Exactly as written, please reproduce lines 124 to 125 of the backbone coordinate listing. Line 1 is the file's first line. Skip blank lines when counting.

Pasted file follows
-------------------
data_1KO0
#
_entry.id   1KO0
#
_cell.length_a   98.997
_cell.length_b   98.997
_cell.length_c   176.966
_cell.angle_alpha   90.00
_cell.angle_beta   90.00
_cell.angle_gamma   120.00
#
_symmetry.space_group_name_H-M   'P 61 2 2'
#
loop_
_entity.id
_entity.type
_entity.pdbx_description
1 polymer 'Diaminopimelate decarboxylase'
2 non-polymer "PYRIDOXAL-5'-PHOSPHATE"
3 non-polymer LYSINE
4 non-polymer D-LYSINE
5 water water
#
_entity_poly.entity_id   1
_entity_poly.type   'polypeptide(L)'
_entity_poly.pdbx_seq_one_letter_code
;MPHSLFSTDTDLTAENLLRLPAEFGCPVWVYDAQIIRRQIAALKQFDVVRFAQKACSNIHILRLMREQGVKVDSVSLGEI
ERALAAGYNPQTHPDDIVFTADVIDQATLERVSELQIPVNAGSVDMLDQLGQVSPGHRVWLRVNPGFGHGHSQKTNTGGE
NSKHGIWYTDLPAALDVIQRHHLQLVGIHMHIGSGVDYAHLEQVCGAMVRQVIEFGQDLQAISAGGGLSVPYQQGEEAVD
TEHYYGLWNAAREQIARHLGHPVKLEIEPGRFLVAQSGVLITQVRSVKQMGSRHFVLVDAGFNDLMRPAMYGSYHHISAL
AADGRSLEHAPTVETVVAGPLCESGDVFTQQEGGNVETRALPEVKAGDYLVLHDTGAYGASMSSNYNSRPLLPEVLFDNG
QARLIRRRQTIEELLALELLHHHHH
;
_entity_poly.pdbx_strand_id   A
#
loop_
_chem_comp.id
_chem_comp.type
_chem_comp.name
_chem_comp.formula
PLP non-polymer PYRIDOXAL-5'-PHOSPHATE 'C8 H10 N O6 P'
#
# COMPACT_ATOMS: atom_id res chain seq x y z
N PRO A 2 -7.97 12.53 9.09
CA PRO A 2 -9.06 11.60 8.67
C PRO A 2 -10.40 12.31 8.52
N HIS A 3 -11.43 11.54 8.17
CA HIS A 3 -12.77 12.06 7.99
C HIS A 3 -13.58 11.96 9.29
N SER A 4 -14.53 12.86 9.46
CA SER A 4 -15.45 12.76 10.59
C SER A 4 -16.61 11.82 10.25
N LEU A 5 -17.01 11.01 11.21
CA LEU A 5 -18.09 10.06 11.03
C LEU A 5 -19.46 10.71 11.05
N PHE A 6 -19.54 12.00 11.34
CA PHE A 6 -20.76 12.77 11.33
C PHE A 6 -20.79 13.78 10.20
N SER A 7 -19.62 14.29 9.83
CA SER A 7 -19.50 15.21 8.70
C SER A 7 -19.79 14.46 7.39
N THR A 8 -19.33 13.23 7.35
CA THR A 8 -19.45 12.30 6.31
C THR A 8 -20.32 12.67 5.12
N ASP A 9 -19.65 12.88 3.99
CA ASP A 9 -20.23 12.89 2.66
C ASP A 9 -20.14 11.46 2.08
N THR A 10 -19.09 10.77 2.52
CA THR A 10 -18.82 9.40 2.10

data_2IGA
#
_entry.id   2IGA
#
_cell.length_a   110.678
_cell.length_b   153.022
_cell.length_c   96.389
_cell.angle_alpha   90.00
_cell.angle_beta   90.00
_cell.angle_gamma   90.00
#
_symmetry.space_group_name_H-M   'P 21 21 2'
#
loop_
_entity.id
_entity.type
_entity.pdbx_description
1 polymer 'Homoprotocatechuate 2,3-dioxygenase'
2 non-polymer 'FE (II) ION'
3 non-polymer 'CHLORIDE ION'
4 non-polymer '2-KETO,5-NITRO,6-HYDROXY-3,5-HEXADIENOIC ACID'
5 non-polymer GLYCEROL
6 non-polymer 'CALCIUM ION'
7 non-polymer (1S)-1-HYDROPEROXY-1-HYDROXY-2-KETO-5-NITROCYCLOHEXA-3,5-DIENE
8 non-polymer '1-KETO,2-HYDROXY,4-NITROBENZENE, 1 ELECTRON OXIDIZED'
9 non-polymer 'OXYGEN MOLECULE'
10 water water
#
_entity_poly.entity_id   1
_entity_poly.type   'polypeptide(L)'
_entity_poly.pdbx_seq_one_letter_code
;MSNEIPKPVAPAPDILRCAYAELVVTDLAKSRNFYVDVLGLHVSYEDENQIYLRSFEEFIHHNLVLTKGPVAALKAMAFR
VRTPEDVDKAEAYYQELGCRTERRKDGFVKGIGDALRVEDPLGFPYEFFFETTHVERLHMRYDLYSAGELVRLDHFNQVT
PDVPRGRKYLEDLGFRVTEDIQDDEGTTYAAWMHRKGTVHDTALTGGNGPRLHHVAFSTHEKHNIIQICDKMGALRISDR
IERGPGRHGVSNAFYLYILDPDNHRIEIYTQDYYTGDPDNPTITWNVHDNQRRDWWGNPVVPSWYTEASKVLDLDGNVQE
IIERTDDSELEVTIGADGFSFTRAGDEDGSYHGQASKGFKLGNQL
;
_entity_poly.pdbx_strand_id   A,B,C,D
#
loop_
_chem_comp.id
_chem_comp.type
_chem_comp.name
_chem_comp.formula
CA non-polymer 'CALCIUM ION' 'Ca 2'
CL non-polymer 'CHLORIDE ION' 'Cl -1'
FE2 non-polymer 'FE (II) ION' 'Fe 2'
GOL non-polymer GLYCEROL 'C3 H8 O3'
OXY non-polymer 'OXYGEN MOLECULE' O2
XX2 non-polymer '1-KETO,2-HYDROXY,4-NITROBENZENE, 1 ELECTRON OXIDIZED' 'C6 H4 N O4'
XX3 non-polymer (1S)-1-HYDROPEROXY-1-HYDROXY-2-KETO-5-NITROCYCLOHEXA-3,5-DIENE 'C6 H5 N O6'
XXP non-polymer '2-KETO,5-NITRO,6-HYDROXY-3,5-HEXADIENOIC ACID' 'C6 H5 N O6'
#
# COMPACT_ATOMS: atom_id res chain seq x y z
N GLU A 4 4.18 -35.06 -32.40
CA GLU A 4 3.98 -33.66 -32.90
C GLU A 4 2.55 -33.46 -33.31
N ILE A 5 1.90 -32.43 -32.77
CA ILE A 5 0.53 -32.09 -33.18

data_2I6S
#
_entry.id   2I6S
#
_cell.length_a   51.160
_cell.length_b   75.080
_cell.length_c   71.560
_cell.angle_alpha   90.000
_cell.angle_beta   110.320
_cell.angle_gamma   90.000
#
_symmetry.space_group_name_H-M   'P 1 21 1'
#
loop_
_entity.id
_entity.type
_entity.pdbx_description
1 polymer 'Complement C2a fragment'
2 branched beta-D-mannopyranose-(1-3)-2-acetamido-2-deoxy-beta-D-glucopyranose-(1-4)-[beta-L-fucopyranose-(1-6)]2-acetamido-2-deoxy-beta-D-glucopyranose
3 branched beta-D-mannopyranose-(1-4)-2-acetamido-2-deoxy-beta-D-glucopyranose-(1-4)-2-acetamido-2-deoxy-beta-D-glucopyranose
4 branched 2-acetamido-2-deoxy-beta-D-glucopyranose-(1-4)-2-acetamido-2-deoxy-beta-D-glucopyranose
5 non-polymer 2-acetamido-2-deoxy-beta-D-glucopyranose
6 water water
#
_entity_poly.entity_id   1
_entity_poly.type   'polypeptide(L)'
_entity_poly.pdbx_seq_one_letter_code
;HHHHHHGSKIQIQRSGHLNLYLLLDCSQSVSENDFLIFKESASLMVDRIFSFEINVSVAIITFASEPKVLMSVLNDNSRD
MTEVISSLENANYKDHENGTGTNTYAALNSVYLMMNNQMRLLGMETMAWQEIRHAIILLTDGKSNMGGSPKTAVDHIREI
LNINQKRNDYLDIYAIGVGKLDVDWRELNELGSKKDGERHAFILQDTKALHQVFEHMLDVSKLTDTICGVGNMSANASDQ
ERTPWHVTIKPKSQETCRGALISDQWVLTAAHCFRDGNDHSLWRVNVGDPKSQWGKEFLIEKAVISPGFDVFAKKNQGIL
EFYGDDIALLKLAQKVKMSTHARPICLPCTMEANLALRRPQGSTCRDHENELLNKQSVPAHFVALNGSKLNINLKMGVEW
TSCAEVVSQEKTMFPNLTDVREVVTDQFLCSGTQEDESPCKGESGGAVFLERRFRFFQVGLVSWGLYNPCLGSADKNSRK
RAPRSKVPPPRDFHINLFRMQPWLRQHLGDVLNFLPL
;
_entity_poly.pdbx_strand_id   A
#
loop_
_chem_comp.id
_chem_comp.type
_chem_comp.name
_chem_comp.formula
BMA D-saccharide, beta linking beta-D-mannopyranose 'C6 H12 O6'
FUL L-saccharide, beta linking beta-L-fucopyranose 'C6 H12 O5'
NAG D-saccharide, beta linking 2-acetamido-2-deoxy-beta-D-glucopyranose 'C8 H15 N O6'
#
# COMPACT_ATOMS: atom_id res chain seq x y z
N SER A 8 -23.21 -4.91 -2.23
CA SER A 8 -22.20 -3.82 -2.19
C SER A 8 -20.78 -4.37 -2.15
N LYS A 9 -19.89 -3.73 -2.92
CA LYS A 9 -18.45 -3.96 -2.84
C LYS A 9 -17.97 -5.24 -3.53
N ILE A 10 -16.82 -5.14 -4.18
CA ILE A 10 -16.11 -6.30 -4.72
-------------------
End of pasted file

N GLU A 4 4.18 -35.06 -32.40
CA GLU A 4 3.98 -33.66 -32.90